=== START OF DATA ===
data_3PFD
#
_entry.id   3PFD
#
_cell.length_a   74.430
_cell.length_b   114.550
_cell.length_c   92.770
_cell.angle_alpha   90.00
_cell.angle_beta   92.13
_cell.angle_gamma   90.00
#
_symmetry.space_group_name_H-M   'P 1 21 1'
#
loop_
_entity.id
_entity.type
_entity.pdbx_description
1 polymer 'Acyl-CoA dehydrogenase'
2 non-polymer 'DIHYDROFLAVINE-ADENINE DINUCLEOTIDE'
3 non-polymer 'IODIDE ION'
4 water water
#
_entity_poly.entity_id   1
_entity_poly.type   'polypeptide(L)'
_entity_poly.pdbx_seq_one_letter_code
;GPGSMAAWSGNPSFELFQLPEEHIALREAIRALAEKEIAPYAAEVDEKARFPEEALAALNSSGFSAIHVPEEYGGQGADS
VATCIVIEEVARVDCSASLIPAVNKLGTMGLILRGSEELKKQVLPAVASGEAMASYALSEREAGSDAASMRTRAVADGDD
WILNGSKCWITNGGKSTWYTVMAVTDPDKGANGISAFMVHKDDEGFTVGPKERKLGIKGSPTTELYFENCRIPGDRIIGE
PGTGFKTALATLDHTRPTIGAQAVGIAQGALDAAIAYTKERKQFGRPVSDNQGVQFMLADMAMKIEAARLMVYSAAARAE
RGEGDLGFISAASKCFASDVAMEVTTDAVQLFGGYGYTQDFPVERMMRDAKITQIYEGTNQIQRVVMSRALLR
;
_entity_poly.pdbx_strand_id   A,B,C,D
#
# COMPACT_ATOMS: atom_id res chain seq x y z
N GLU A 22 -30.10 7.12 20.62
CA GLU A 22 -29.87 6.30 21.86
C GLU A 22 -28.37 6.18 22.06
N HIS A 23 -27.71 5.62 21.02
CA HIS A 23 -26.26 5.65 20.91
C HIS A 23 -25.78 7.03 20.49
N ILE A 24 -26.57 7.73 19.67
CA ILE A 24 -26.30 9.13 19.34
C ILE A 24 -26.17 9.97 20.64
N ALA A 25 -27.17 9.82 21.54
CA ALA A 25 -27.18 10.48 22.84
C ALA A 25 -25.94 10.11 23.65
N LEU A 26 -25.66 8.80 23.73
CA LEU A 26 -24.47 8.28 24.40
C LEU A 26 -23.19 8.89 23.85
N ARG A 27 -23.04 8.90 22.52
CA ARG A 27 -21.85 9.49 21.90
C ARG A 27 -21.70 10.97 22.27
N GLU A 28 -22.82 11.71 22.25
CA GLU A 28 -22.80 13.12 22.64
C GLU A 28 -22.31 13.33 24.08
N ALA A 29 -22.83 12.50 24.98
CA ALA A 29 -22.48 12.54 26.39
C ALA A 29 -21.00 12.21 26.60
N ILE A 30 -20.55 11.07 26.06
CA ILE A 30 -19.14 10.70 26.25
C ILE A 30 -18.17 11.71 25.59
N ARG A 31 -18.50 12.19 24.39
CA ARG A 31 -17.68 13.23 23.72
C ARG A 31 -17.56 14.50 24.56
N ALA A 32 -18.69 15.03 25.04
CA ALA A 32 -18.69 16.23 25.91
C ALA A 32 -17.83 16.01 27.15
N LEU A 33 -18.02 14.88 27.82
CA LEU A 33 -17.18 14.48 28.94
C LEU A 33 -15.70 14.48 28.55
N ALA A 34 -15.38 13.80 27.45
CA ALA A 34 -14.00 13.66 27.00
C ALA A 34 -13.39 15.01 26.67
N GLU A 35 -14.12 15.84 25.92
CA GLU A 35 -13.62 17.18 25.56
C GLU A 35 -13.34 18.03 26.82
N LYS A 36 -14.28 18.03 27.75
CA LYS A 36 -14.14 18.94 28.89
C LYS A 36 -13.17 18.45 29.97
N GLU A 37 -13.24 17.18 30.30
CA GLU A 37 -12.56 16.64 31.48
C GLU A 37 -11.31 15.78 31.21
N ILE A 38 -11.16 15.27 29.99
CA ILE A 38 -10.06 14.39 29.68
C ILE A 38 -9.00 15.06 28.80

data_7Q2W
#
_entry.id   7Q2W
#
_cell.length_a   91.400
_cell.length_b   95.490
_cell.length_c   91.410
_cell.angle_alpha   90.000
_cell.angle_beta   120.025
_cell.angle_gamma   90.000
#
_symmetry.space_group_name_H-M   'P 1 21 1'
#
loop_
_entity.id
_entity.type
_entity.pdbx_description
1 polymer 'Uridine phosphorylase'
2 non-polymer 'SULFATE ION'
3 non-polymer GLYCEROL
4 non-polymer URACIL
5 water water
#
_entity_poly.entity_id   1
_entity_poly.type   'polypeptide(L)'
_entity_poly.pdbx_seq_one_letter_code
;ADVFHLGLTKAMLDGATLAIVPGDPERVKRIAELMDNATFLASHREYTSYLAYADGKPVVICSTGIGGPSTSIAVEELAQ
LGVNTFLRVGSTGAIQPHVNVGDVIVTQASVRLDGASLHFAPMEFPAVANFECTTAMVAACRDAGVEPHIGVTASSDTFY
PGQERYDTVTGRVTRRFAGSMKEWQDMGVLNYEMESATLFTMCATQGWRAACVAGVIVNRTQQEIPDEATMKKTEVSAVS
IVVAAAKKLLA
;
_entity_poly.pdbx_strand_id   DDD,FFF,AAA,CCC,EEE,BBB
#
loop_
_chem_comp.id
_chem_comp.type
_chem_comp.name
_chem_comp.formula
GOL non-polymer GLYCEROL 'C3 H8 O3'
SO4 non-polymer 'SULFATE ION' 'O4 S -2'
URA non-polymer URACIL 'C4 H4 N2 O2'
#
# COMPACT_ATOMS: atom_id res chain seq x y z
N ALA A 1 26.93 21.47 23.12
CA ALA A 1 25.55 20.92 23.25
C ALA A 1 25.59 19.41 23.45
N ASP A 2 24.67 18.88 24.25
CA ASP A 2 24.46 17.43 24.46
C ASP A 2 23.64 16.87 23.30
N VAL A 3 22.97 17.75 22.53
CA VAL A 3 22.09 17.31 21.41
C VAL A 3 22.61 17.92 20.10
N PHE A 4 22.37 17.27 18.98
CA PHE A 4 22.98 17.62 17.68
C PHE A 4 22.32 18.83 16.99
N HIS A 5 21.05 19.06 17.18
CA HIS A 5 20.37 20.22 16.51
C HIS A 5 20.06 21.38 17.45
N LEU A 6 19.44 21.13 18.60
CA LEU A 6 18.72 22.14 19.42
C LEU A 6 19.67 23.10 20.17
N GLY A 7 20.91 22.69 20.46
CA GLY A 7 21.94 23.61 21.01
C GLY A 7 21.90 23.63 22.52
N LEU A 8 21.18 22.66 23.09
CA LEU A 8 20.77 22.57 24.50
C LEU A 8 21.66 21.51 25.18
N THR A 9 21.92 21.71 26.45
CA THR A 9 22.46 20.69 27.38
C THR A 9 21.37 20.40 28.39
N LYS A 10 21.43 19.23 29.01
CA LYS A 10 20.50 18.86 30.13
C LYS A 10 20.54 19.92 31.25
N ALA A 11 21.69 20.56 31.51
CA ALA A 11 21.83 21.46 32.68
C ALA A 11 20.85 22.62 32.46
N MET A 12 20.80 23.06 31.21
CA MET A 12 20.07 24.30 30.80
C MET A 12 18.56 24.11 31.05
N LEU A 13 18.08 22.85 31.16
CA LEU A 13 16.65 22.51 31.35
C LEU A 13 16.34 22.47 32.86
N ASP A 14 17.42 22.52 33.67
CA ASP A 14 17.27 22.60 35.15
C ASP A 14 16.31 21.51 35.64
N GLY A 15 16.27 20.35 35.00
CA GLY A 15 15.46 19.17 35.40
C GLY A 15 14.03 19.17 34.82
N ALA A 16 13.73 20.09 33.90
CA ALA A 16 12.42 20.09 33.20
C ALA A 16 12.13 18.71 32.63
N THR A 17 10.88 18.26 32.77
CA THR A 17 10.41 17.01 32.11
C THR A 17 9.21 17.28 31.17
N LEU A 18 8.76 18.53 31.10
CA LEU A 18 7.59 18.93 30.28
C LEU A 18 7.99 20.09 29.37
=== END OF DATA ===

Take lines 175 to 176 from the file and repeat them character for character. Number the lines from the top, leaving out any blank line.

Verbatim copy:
CA ALA A 16 12.42 20.09 33.20
C ALA A 16 12.13 18.71 32.63